Protecting Lenses Against Harsh Weather

Snow glasses and sunglasses are essential for protecting vision and contacts from damaging UV light, glare from the snow, and from any loose bits of trash or snow that land in your eyes. Keep in mind, however, that you should be wearing glasses or goggles when it is cold out, both to prevent the wind from drying out your eyes and to shield them from UV radiation. With this time of year comes the chilling, harsh weather, and these conditions can be extremely hard on your eyes and colored eye contacts. We love how wonderful the Michigan experience is during the colder months, but these harsh conditions often irritate the eyes.

Cold, windy weather is hard on the eyes, but the heat from your central furnace and cozy fireplace often makes things worse. Dry air can cause damage to your eyes, making it tempting to rub or scratch, which causes further damage. Cool winds, and even gentle breezes, may make it easier for your eyes and moist surfaces to evaporate.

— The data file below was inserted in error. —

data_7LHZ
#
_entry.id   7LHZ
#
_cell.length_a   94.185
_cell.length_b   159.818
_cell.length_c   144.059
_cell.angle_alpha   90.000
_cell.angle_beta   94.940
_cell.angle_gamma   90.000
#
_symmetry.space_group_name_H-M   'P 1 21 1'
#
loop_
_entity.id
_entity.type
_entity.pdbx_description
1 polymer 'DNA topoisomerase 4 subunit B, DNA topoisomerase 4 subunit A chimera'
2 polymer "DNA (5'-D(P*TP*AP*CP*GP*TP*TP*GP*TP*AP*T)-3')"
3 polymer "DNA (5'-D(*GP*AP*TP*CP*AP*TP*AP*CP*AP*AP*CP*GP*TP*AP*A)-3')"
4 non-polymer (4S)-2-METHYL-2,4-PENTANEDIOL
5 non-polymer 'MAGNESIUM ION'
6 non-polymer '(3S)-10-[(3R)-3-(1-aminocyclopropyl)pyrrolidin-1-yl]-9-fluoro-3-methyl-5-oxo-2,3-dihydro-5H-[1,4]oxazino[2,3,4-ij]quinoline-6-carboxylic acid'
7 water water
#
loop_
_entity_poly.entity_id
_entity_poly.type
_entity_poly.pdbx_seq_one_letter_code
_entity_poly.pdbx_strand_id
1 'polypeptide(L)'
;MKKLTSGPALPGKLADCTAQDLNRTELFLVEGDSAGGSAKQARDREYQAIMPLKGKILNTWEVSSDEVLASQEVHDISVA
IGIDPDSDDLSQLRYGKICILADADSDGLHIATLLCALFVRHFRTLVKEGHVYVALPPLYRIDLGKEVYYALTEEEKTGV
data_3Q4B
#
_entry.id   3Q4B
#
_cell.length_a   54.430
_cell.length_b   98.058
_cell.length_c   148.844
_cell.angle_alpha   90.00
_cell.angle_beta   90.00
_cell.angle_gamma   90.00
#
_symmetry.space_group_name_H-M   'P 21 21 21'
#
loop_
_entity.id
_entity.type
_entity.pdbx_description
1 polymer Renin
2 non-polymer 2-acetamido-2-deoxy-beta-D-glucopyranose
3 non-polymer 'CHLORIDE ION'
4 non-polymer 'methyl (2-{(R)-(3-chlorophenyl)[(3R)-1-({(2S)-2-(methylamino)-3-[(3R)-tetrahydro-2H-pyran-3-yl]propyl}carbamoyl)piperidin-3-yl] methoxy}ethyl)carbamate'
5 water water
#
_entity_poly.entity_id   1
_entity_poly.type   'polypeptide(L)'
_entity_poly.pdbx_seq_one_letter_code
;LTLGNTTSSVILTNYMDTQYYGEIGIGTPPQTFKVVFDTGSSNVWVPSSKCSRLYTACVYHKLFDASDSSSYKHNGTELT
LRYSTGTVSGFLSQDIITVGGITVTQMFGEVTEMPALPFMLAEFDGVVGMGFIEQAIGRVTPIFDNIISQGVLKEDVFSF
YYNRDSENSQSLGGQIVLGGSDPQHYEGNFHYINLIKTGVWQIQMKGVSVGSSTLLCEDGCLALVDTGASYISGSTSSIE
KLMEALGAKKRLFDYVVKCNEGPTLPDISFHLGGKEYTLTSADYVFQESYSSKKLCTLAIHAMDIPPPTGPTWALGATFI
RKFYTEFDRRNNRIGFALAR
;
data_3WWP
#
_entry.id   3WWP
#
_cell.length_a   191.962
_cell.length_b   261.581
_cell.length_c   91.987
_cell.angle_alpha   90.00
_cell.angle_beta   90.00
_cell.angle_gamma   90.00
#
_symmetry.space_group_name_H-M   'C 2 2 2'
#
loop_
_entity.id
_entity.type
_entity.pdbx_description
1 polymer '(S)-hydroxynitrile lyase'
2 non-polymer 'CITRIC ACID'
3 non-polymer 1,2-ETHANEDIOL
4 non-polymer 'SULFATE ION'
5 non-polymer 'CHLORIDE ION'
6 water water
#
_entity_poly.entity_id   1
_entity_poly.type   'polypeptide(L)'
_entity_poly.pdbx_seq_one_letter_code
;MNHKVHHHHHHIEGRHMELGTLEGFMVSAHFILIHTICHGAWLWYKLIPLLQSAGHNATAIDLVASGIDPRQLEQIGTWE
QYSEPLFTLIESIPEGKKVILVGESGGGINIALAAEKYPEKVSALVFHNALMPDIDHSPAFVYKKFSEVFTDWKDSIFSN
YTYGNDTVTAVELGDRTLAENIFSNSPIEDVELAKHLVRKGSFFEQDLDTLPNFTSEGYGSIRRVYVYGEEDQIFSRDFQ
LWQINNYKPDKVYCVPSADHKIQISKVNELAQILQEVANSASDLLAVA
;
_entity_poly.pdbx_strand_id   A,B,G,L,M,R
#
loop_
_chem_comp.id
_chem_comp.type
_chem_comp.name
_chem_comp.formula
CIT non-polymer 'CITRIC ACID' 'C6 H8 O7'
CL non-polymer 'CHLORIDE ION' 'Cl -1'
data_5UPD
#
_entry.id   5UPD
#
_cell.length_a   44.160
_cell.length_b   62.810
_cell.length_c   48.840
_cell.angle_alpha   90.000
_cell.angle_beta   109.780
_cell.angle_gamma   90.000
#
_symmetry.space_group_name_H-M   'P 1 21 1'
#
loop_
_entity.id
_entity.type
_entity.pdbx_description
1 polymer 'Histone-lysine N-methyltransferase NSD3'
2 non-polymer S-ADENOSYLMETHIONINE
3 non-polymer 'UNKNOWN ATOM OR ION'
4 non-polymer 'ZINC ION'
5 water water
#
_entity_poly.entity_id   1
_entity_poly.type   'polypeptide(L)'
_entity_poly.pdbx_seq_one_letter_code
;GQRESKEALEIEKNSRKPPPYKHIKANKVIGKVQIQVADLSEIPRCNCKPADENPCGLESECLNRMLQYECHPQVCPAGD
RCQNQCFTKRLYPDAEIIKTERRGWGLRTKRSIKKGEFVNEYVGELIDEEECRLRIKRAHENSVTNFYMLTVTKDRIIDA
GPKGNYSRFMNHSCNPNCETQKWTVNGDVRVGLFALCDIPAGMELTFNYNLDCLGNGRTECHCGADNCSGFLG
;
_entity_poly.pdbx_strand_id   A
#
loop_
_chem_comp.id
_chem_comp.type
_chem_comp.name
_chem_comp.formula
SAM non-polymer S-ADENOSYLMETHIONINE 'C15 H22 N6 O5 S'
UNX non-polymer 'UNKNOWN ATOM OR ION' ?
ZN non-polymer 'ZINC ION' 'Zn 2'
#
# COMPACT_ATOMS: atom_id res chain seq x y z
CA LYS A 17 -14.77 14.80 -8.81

Even though companies make their contacts with added moisture, your eyes may still feel dry in the cold. If dryness is an issue in winter, your eye doctor can prescribe moisturizing drops or lenses designed to keep the moisture in. If you suffer from dry eyes in the fall and winter, having a backup pair of glasses that you switch out with contact lenses several times per week may help. In a worst-case scenario, if cold weather is contributing to your lingering eye problems, switch out contact lenses for glasses until you can visit an eye doctor.

If your contacts are not feeling as comfortable as they should be during this winter season, the best thing you can do for your eyes is to schedule a contact lenses consultation with your eye care provider. Ask your health care professional what types of re-wetting drops or artificial tears are best for your eyes. Putting in artificial tears or contact lens re-wetting drops regularly will keep your lenses moist, make it easier on your eyes, and help you keep clear eyes.